While some may think they’re designing in a 19th-century manner, the way architecture is being created is part of this long series of computational programming changes. It’s just hard to be aware of that.

Francois Molnar, “Simulation d’une serie de divisions de Mondrian a partir de trois elements au hasard,” (1959); and Francois Molnar, “Quatre elements au hasard,” (1959)

The people in those back offices are not often recognized, and certainly not in conversations about architecture by those outside the field.

Invisible labor and not valorizing collective labor enough are big problems in architecture right now. The pervasive, compelling myth still exists that someone called an architect designs a building; he might hire some people to draw it out for him or write up the details, but the idea belongs to this “genius” figure. Yet anyone who has worked in architecture knows a lot happens below that top figure, and maybe most of the design decisions and meat of any project come from below. It’s the same in most professions. But even knowing this, students aren’t given enough awareness of other figures who they can see as role models or alternative methods they can see as valuable. A big part of my work involves building up a whole cast of characters, including back-office computer technicians, and a whole repertoire of techniques that architects can see as their own so that they don’t feel inferior.

There are levels to invisible labor, too. The computer-using architect, for example, still has computer programmers below them who become invisible. One reason this happens is because it’s convenient to package all this invisible labor so that it can be marketed and sold. If you’re a firm like Skidmore, Owings & Merrill (SOM), you can’t show all the messiness of computation; you have to create an image of computation and sell that to clients.

Have you found anything that makes that labor visible?

There are loopholes and short circuits that subvert this structure, when something from a particular lower level asserts itself at a higher one. Look at the iconic Hajj Terminal in Saudi Arabia by SOM (1981). It looks exactly like the screenshot of a sort of output made by form-generating software that an engineer designed in the 1970s. For a historian or theorist, it’s a teachable moment when a charismatic, iconic building expresses something buried deep within the labor hierarchy. And it wasn’t even the sub-consulting engineer himself who revealed this hierarchy but the piece of software he wrote.

This pushes against the notion that the computer is just a tool.

It’s a comforting myth that the computer showed up and architects continued to work the same way they always worked; in fact, a lot of empirical evidence indicates that when computers show up, things change.

The question is, How do you talk about causation? Maybe the most helpful way is discussing what the computer is resonating with and enabling around it. When the computer first arrived on architects’ desks in the mid-20th century, the idea of the computer was much more specific than just a generic tool or drafting table. It was the structuralist device that could shuffle around symbols and create generative art in a tradition of abstraction. It was also very good at creating concrete poetry.

For me, the prototype of the computer for architects was László Moholy-Nagy’s Light-Space Modulator, which is a device that generates environmental effects. Some of the earliest computer-using architects wondered how this kind of effect generation could be systematized and organized. Marshall McLuhan, for example, dreamed of creating a room at the University of Toronto in which any environment from around the world could be recreated with screens, sounds, and smells with a computer.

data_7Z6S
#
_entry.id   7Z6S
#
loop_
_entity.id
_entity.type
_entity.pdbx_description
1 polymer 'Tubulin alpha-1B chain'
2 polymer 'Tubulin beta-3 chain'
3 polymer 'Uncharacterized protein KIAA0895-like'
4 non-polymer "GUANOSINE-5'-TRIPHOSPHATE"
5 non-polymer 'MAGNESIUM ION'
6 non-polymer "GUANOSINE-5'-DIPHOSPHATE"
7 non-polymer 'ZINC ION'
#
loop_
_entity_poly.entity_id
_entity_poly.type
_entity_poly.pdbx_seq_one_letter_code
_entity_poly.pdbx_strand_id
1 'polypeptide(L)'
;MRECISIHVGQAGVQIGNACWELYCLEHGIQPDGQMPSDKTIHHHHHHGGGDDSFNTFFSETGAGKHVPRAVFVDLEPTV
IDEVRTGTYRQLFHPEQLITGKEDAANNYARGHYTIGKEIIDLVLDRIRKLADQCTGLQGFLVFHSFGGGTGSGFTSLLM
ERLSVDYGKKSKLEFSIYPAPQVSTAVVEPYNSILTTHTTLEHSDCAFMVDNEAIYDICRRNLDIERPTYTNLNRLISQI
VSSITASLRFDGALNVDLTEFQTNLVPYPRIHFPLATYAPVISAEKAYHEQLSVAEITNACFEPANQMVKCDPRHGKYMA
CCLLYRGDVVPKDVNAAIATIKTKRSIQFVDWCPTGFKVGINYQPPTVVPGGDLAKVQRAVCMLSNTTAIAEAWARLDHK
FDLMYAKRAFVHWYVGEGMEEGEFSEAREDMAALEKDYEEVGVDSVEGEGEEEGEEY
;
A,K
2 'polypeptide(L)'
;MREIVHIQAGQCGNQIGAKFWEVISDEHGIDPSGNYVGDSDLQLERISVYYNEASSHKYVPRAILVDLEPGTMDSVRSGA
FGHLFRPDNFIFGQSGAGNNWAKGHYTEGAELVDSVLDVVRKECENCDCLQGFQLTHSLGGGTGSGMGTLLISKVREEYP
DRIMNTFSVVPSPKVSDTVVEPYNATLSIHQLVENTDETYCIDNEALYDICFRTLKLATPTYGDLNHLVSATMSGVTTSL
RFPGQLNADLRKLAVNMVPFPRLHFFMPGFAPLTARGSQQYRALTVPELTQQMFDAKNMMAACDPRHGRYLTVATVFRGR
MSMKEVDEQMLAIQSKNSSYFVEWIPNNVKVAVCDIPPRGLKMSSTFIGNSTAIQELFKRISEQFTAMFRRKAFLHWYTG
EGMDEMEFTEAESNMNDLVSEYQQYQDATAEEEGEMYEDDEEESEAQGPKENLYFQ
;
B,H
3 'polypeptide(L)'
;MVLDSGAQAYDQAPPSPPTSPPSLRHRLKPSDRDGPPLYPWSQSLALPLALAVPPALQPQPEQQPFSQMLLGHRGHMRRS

That was the computer that these architects were dreaming about. It was a very particular device to be used to very particular ends. And it was no surprise that this resonated strongly with postmodernism, which was concerned with the codes buildings embodied and the idea that you could come up with the linguistic code of a building and parametrically recreate it in different forms.

Architects in the 1960s designed computationally, but without computers. Image: Lionel March

Le Corbusier, you argue, in many ways exemplified this slow creep of architecture-becoming-programming. How so?

What connects the two is the particular, structuralist idea in Western philosophy since the 19th century that cultures are made up of codes—that there’s a linguistic underpinning to them. So to understand another culture you would work as an anthropologist to decode the meanings of different things in that culture. This is what Le Corbusier took up. Being a visually oriented person, he saw the vernacular objects in Eastern Europe as speaking the culture. In other words, the culture flows through the person who made it into the object and back out to the people who come into contact with it. The idea was compelling to him because he believed Europe was losing its culture to industrialization, that all these meaningful objects were being replaced by generic ones. Part of his project was to reimbue meaning into the object or make it more artistic. At the end of the day, this cast the architect as someone attuned to these codes. At a place like the Bauhaus, it became a collective computation project.

Just like the functionalist architect, the computer programmer works with a set of codes and creates appropriate outputs without ever creating something new. It’s more about channeling forces through codes into a set of objects that have their own effects. The radical anti-authorial/anti-genius architect stance comes in here, too.

I see Le Corbusier’s purist painting, in which there is a set of industrially created objects which sort of communicate with each other and with the viewer, as exactly what computer scientist Alan Kay argued regarding object-oriented programming and computation works. It’s all about setting up a bunch of objects in communication with each other. That’s all the programmer does, that’s all the architect does, and it’s all the artist does. There’s no creation. It’s juxtaposition. There are no longer authors or “geniuses,” there are only technicians.